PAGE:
The story doesn’t end with kerosene lamps, of course. The turn of the century saw engineers experimenting with internal combustion engines. As automobiles grew from toys to essentials, demand for oil skyrocketed. By the end of the 1920s, 85% of oil production was used toward fuels.
Very few saw the potential of the “new light” early on, but those who did, like John Rockefeller, were responsible for some of the largest examples of value creation to this day.
Bitcoin today is analogous to oil after the development of the kerosene lamp, but before cars, planes, and the rest. It is a commodity with certain limited but meaningful real-world uses. Individuals use it today to store savings outside of the fiat currency system (“digital gold”), to move money across borders, and to settle large transactions quickly and in an irreversible fashion. In certain countries, it provides a release valve for citizens concerned about oppressive regimes, and a way to expatriate money with limited physical risks.
But like oil in the late 1800s, these applications are just scratching the surface of bitcoin’s potential. Kerosene lamps were a proof of concept; oil’s real value lay in being a store of energy that could be transported easily and released in an intense fashion. Similarly, bitcoin’s current utility is limited; its real value lies in allowing money to move at internet speeds and allowing it to be held in an autonomous fashion.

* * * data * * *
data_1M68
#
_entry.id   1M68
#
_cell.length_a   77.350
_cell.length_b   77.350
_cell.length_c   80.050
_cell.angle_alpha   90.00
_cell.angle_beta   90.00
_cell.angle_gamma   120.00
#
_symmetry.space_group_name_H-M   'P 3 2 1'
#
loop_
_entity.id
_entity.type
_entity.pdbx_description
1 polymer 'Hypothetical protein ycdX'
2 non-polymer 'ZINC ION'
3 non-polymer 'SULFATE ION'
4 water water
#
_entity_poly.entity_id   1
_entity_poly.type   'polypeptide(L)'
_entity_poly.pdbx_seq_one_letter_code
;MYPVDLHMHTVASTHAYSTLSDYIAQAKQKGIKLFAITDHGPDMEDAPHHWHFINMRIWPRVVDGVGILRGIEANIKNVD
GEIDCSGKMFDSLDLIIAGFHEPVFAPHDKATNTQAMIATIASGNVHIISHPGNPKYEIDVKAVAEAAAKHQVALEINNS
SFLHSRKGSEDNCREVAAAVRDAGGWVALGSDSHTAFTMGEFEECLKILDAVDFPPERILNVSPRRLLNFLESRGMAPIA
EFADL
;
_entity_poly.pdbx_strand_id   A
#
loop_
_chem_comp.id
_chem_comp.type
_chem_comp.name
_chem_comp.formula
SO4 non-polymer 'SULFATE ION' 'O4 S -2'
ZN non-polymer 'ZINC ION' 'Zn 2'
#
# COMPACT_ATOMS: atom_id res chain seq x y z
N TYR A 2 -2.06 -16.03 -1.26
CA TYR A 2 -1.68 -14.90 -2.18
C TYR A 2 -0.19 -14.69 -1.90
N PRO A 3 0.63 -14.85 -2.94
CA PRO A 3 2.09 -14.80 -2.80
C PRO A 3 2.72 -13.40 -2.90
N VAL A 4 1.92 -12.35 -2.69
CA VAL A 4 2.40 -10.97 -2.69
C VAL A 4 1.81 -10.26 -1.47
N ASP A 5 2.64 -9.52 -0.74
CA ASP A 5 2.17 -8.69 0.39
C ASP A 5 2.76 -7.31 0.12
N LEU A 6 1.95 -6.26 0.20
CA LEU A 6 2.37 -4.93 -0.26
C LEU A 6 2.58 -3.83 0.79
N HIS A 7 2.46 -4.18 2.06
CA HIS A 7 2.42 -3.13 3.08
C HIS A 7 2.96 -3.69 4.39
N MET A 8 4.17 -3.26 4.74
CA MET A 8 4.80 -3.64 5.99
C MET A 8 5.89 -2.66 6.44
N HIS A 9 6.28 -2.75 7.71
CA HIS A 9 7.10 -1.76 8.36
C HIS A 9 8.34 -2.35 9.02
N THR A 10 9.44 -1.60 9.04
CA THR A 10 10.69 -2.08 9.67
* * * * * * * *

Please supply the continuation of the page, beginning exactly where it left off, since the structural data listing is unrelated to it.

Investors buying bitcoin today are betting that the future use cases built upon these core capabilities will be larger than the current market cap of bitcoin. It is easy, in my view, to see how this could be the case. For example, if 10% of the wealth currently stored in physical gold comes to be stored in bitcoin in the future, each bitcoin would be worth around $50,000. If the same amount of wealth stored in gold today is stored in bitcoin in the future, each bitcoin would be worth $500,000. If bitcoin significantly penetrates parts of the offshore wealth, escrow, payments, remittance, or other markets, the potential is significantly larger.